A drama-heavy weekend at SA cinemas: Movies releasing today

It's a big week for drama and relationships at South African cinemas, with 9 new movies opening locally - and most of them of the serious, reality-based type. These include multi-award winning, education-against-the-odds tale, The First Grader (55% Fresh on review aggregator site Rotten Tomatoes); little known dolphin rescue adventure Beneath the Blue; and Snow Flower and the Secret Fan, a Chinese-American novel adaptation centred on female friendship that transcends centuries (19% Fresh).

My Top 3 picks of the weekend though are as follows:

1) Abduction
Twilight's wolf boy Taylor Lautner graduates to leading man status with this action thriller. Lautner plays a teen who realises that his parents aren't his own when he finds photos of his younger self on a missing persons website. He's then goes on the run with his pretty neighbour (Lily Collins), when government agents start chasing him. Alfred Molina, Jason Isaacs, Maria Bello and Sigourney Weaver provide veteran acting support.

At the time of writing this post, Abduction was a rock-bottom 0% Fresh on Rotten Tomatoes. In other words, not a single critic gave the film a positive review. Evidently the movie has been made purely for Lautner fans to perve over their favourite star - with endless, tediously long shots of his face and abs. With its wooden lead and appalling dialogue, the film is apparently so bad it's funny. A definite Razzie contender for 2011.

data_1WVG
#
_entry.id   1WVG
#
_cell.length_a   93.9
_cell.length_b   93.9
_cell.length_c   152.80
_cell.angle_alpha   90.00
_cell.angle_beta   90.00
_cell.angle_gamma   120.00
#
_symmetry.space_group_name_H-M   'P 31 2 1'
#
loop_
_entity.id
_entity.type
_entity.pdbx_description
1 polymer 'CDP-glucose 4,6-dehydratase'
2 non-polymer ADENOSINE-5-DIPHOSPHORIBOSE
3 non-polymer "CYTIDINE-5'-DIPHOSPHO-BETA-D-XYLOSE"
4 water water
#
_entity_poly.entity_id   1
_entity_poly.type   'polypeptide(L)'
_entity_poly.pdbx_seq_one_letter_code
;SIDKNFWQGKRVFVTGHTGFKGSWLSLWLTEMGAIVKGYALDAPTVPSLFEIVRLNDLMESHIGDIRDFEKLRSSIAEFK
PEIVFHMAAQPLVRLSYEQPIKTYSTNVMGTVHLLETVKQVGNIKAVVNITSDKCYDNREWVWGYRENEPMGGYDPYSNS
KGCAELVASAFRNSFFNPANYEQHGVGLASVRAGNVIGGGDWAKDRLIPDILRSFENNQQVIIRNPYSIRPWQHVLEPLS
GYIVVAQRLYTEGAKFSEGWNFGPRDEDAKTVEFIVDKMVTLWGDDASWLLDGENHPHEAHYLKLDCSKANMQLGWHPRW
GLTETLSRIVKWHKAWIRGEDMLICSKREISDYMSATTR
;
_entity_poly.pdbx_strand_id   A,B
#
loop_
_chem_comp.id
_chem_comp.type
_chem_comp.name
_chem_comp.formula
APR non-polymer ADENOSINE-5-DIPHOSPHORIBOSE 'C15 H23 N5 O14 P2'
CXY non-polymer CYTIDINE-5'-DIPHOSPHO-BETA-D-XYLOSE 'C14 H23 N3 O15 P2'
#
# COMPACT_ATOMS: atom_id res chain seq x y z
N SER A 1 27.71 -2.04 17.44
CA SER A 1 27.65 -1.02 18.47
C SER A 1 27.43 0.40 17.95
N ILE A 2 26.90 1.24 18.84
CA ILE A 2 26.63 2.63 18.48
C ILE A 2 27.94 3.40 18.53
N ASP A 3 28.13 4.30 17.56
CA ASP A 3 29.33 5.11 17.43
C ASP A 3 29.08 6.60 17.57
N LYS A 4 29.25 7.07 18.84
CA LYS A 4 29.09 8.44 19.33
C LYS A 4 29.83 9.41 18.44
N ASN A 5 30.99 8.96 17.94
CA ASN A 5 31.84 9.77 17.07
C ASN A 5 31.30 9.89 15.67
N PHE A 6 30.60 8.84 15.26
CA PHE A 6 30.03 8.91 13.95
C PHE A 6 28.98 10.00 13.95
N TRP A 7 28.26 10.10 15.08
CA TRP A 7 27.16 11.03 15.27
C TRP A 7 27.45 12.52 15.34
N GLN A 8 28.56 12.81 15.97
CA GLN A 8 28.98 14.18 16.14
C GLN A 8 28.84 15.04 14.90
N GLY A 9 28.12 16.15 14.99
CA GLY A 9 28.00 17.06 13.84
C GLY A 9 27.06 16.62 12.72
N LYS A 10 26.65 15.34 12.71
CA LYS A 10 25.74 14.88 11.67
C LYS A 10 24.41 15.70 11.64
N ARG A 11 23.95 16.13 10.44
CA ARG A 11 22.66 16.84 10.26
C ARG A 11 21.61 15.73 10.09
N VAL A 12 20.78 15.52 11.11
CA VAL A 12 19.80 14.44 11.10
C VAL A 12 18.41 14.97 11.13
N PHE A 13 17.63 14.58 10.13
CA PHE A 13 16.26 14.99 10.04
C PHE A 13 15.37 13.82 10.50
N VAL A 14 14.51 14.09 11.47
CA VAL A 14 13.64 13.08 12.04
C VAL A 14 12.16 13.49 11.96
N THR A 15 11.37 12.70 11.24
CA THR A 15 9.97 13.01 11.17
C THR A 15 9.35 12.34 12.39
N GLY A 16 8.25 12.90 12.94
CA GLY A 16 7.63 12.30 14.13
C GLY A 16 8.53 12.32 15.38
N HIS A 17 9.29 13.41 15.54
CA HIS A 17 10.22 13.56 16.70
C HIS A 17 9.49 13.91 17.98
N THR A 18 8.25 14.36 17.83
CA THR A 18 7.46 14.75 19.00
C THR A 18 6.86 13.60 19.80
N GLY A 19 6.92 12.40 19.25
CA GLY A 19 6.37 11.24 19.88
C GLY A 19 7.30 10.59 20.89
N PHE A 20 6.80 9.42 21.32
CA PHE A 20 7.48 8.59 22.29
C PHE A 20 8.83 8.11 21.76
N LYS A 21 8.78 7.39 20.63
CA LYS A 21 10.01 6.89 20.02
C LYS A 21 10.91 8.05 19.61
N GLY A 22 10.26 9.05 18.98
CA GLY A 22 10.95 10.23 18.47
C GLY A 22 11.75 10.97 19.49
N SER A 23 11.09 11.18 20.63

2) One Day
If you like your romance more poignant than goofy, there's this drama from the director of award-winning An Education (my review). Based on the novel of the same name, One Day centres on 2 very different people (played by Anne Hathaway and Jim Sturgess) who meet at their college graduation, and over the course of 20 years see their friendship weather assorted triumphs and failures as their feelings for each other evolve.

One Day is 37% Fresh on Rotten Tomatoes. The film has been called admirably ambitious in its attempt to weave wit and realism. However, it still compares poorly to its touching source material. Hampered by its episodic stricture and predictability, the film stays featherlight, emotionally disconnected and unsatisfying.

3) Trust
Sure it sounds like just another made-for-TV movie, paranoid about interactions over the Internet, but there's some serious talent involved in this drama. Clive Owen and Catherine Keener star as the parents of a 14 year old girl (Liana Liberato) whose initially innocent online romance turns out to be with a 40 year old sexual predator. This proceeds to tear apart the once happy family.

Trust is 78% Fresh on Rotten Tomatoes. This cautionary tale has been praised for its performances, but critics seem to be divided over whether the film is hammy, amateurish and obvious, or a powerfully moving and intelligent examination of a very uncomfortable contemporary issue.


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